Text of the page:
Michigan gubernatorial election, 2002

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Michigan gubernatorial election, 2002
Michigan
1998 ←
November 5, 2002
→ 2006

  Jennifer Granholm 5.jpg Dick Posthumus.jpeg
Candidate Jennifer Granholm Dick Posthumus
Party Democratic Republican
Popular vote 1,631,276 1,504,755
Percentage 51.4% 47.4%

Seal of Michigan Governor.svg
Governor before election

John Engler
Republican

Elected Seal of Michigan Governor.svg
Governor

Jennifer Granholm
Democratic

The Michigan gubernatorial election of 2002 was one of the 36 United States gubernatorial elections held on November 5, 2002. Incumbent Republican John Engler, after serving three terms, had stepped down and was not running; his lieutenant governor Dick Posthumus, also a Republican, ran in his place. Jennifer Granholm, then Attorney General of Michigan, ran on the Democratic Party ticket. Douglas Campbell ran on the Green Party ticket, and Joseph M. Pilchak[1] ran on the Constitution Party[2] ticket.

John D. Cherry ran on the Democratic party ballot for lieutenant governor.

Granholm won with 51% of the vote, followed by Posthumus' 48%, Campbell with 1%, and Pilchak with less than 1%.[3][4] This made Granholm the first female Michigan governor and the first Democratic governor of Michigan in 12 years.[5]

Primaries[edit]

Republican Primary[edit]

Republican primary results[6]
Party Candidate Votes %
Republican Dick Posthumus 474,804 81.39%
Republican Joe Schwarz 108,581 18.61%
Totals 583,385 100.00%

Democratic Primary[edit]

Granholm defeated former Governor James Blanchard and House Democratic Whip David Bonior in the Democratic primary. Granholm was the first woman ever nominated by a major party to be Michigan governor.[7]

Granholm was accused in the 2002 Democratic primary of several allegations of cronyism while working as Wayne County Corporation Counsel. Her husband, Daniel Mulhern, had received several contracts for his leadership training company shortly after Granholm left her position as a Wayne County Corporation Counsel in 1998. He received nearly $300,000 worth of contracts, despite being the highest bidder for one of those contracts. Opponents criticized Granholm supporters for engaging in cronyism and giving contracts to her husband immediately after leaving county employment. Granholm and her supporters responded that no ethical violations occurred and that Mulhern had earned the contracts on his own merits.[8]

Democratic primary results[9]
Party Candidate Votes %
Democratic Jennifer Graholm 499,129 47.69%
Democratic David Bonior 292,958 27.99%
Democratic James Blanchard 254,586 24.32%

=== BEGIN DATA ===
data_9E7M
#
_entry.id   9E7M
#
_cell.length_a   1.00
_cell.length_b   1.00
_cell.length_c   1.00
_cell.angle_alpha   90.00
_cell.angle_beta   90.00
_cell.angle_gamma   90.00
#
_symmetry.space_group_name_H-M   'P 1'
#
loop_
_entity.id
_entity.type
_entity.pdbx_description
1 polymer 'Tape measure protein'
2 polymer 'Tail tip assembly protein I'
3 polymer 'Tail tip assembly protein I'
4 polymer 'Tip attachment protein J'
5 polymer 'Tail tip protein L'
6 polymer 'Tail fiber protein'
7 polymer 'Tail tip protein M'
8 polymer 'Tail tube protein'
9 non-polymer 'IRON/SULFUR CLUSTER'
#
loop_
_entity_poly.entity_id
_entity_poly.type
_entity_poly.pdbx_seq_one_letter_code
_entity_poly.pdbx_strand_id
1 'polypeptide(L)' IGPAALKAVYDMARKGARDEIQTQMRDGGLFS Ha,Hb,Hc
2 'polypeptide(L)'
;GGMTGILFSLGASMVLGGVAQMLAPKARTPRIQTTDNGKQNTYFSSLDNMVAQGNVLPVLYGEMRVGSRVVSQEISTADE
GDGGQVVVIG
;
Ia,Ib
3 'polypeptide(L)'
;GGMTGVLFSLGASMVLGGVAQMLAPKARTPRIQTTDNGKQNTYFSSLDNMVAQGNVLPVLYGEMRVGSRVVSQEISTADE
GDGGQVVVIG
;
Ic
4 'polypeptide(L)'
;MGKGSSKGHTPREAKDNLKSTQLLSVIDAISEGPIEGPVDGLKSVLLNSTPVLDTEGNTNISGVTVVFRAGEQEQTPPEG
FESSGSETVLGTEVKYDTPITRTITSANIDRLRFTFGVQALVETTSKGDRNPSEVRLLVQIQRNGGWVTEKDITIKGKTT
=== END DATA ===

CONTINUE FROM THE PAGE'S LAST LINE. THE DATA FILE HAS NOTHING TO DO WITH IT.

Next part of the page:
Totals 1,046,673 100.00%

Election campaign[edit]

Posthumus, who had been previous Governor Engler's Lieutenant Governor, ran his general election campaign promising to maintain the Engler legacy of lower taxes, more jobs and better schools.[10]

Granholm promised change, running as a tough crime-fighter and consumer advocate. Granholm criticized the Engler administration for coming into office with a budget surplus and leaving with a deficit.[10]

Kilpatrick memo controversy[edit]

In the biggest event of the election, Posthumus released a memo from Detroit Mayor Kwame Kilpatrick asking for more appointments for blacks and jobs for Detroit contractors in a Granholm administration. Posthumus pointed to the memo as an example of Democratic Party corruption. Granholm, however, denied ever receiving the memo and said she wouldn't have agreed to it anyway. She said Posthumus was trying to be racially divisive.[10]

Election results[edit]

Michigan gubernatorial election, 2002[11]
Party Candidate Votes % ±%
Democratic Jennifer Granholm 1,633,796 51.42% +13.64%
Republican Dick Posthumus 1,506,104 47.40% -14.81%
Green Douglas Campbell 25,236 0.79%
Constitution Joseph Pilchak 12,411 0.39%
Write-ins 18 0.00%
Majority 127,692 4.02% -20.41%
Turnout 3,177,565
Democratic gain from Republican

References[edit]

  1. ^ The Political Graveyard: Index to Politicians http://politicalgraveyard.com/bio/pikiel-pinchot.html
  2. ^ The Constitution Party is still on the Michigan ballot as the United States Taxpayers' Party in Michigan. Although the party changed its name in 1999, the Michigan Bureau of Elections does not provide any mechanism for a political party changing its name.
  3. ^ CNN.com Election 2002 - Governor. CNN.
  4. ^ 2002 Official Michigan General Election Results - Governor 4 Year Term (1) Position
  5. ^ NICHOLE M. CHRISTIAN, JOHN H. CUSHMAN JR., SHERRI DAY, SAM DILLON, NEIL A. LEWIS, ROBERT PEAR, TERRY PRISTIN, PHILIP SHENON, JACQUES STEINBERG AND LESLIE WAYNE. Christian, Nichole M.; Cushman Jr, John H.; Day, Sherri; Dillon, Sam; Lewis, Neil A.; Pear, Robert; Pristin, Terry; Shenon, Philip et al. (7 November 2002). "THE 2002 ELECTIONS: MIDWEST; MICHIGAN". NYT. Retrieved 15 February 2009. 
  6. ^ http://miboecfr.nictusa.com/election/results/02PRI/02000000.html
  7. ^ Longest-serving member of House wins fight of career. USA Today. Accessed 15 February 2009.
  8. ^ Selweski, Chad (January 13, 2002). "Granholm supporters helped her husband secure Wayne County contracts". Macomb Daily. Archived from the original on 2006-06-29. Retrieved 2006-11-13. 
  9. ^ http://miboecfr.nictusa.com/election/results/02PRI/02000000.html
  10. ^ a b c Granholm becomes Michigan's first female governor. USA Today. (Associated Press). Accessed 15 February 2009.
  11. ^ http://miboecfr.nicusa.com/election/results/02GEN/

External links[edit]